“One thing Vick didn't get enough credit for was his arm strength,” Hall wrote. “Until you're physically on the field and trying to stop Vick, you don't realize how difficult it was. I had to be in tight coverage on every route because he could throw the hell out of the ball and drop it right into the receiver's hands. I gained much more respect for that part of his game after playing with him in Atlanta early in my career.”

The Falcons traded Hall to the Raiders in the middle of 2008, but they released him after just eight games.

He signed three days later with the Redskins and spent the last 9½ seasons of his career in Washington, including three years with Jackson.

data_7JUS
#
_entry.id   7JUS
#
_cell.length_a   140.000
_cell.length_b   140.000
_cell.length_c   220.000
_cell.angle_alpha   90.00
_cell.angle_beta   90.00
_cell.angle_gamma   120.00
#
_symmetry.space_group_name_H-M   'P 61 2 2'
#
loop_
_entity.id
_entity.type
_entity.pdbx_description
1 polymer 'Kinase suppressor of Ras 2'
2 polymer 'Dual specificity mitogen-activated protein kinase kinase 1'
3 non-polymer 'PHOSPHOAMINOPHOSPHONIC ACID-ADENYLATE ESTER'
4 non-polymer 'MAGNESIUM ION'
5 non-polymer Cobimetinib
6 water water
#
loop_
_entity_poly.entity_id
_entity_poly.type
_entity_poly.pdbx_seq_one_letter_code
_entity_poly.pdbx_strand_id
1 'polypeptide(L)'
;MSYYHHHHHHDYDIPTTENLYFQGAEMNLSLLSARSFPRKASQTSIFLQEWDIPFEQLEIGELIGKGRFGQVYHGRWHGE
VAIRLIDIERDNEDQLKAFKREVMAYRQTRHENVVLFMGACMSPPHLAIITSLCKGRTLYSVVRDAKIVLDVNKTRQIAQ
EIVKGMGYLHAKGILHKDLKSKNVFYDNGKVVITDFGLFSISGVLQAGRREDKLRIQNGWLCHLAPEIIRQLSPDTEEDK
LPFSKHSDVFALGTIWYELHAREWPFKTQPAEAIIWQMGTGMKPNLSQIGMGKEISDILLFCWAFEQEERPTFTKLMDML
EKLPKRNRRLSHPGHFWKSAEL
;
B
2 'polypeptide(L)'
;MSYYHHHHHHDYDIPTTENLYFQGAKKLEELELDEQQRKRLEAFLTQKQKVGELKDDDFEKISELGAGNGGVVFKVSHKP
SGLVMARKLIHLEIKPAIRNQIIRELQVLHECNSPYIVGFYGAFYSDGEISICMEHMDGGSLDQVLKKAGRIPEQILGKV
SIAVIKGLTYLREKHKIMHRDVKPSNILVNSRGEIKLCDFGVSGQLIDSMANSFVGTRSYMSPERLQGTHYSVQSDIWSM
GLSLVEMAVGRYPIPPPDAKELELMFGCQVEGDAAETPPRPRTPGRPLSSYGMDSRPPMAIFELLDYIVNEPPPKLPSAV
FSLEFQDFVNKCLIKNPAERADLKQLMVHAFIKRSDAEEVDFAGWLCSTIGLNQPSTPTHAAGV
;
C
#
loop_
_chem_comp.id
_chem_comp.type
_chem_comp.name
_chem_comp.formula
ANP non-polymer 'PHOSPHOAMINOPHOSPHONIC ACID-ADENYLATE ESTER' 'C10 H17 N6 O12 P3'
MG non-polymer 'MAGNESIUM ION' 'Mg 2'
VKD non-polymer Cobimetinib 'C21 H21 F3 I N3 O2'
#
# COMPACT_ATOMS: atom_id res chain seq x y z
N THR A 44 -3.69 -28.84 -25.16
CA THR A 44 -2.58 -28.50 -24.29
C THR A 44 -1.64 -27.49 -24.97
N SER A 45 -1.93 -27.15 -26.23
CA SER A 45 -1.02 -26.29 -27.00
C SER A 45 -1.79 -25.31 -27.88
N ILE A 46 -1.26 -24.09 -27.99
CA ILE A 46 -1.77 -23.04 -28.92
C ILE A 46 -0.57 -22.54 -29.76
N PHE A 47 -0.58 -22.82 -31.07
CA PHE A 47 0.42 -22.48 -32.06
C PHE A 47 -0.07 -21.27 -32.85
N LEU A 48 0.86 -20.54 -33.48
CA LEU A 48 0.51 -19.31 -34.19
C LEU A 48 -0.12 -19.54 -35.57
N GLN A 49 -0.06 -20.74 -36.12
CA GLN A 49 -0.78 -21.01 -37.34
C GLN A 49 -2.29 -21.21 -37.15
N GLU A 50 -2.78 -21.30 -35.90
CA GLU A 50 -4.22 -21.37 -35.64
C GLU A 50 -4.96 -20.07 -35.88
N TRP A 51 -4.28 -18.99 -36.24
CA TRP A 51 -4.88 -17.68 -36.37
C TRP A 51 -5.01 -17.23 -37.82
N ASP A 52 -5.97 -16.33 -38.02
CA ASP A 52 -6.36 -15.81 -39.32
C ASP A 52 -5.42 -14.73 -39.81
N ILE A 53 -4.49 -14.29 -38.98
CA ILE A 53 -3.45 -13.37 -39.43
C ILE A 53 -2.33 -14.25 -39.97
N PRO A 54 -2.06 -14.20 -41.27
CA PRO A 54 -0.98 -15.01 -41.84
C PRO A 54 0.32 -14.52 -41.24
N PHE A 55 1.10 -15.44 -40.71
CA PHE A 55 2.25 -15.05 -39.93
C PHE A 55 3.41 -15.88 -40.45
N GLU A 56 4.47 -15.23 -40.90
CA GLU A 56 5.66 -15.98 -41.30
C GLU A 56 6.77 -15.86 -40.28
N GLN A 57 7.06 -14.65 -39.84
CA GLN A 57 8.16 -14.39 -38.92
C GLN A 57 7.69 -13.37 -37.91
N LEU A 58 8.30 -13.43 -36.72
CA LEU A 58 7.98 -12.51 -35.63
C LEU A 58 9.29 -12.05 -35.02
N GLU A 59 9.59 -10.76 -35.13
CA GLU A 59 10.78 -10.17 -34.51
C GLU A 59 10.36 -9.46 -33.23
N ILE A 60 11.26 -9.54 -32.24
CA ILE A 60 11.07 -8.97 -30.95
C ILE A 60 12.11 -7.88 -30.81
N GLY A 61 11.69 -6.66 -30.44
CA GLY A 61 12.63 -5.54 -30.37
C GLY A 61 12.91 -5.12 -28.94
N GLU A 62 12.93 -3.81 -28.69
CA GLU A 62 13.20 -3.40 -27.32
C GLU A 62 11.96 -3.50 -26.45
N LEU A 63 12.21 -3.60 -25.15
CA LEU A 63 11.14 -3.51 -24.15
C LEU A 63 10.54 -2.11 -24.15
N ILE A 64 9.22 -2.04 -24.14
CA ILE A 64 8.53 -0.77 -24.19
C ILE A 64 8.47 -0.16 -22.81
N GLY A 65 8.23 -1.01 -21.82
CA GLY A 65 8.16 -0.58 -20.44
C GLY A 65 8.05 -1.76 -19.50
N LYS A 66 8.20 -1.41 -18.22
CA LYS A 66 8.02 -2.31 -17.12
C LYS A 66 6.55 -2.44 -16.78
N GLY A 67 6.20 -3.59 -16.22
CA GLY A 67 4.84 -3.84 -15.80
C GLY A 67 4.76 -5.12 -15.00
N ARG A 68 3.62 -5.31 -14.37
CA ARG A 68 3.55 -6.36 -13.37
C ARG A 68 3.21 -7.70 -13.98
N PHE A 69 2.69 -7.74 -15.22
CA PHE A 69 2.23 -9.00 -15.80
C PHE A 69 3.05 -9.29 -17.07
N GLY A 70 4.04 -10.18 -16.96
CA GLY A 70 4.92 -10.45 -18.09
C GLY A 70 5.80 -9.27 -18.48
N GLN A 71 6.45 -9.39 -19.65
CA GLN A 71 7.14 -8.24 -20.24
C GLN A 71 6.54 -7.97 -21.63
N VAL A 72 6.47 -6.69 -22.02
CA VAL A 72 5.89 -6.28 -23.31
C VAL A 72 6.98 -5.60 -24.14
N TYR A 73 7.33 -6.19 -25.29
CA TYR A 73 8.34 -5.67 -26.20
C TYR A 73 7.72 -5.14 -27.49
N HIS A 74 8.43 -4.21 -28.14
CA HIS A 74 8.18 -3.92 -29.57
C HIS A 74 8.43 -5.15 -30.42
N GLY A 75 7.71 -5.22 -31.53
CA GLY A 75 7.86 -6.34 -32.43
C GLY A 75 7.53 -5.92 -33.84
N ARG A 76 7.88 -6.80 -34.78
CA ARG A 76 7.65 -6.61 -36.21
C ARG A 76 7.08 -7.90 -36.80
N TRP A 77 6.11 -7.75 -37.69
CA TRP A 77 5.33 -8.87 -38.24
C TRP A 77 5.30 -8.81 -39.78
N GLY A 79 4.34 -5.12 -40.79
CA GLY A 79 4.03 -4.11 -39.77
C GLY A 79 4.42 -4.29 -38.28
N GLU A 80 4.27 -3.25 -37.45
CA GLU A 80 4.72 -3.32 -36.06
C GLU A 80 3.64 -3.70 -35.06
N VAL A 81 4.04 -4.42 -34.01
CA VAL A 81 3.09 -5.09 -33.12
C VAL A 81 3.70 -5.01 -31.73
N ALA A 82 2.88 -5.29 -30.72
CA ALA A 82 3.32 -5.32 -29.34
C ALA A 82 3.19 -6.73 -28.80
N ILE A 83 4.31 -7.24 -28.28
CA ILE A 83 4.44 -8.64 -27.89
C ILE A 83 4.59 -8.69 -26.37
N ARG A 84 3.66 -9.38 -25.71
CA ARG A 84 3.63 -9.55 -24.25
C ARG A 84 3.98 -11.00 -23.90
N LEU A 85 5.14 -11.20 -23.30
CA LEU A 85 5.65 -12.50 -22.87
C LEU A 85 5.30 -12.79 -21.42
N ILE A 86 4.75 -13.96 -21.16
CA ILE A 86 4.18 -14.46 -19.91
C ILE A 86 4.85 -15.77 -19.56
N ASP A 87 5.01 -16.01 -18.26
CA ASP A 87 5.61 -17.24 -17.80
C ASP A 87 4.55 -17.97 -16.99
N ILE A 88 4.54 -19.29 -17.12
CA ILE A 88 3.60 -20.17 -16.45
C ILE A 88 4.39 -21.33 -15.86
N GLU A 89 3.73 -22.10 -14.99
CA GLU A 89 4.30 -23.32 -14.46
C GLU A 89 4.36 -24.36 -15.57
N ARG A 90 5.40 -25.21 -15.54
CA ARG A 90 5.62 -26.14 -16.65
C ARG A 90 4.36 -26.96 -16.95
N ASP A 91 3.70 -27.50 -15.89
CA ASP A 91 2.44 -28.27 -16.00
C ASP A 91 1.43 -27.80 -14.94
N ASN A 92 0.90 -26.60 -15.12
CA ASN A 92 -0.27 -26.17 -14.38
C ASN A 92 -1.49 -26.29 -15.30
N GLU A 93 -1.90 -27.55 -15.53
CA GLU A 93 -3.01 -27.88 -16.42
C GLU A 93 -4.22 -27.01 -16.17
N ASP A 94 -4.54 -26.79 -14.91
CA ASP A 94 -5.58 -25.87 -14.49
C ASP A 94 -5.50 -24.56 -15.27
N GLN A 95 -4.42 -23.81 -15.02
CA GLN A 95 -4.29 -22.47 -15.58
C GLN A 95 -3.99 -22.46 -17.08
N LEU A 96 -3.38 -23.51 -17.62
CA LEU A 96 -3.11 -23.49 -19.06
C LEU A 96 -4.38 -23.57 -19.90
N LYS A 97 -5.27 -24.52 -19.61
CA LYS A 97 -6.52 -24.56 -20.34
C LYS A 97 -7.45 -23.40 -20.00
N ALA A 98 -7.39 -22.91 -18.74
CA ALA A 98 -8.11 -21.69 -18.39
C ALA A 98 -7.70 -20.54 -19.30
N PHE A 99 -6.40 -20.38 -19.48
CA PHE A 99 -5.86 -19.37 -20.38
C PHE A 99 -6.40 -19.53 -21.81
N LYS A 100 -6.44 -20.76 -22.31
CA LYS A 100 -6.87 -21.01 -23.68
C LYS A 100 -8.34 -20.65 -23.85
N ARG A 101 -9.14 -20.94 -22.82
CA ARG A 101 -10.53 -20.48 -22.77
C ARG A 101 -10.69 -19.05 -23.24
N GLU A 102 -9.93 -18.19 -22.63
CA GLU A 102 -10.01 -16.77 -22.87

We didn't start out as great friends. That's no secret,” Hall wrote. “With Jackson being a Philadelphia Eagle for the first six years of his career and me being a DB in Washington at that time, how could we be? But when I got the chance to help recruit him to Washington in 2014 -- my then-teammate Pierre Garcon, rapper Wale and I took him out in D.C. -- I was stoked because I would no longer have to play against him. And from his first day in Washington, he pushed me and made me work in practice like no other receiver had. I generally wasn't worried about receivers out-running me, but I was with DJax. He was a younger speedster and I was a veteran who still felt like I could stay with anyone. He forced me to perfect my technique because I couldn't rely solely on my speed against him. We were both great at tracking the ball -- an aspect of my game that I always prided myself on -- and we had fierce competitions in practice. I wish that I had been healthier during our time together and that I had been teammates with a receiver of his caliber for more of my career. Iron sharpens iron -- and we bettered each other.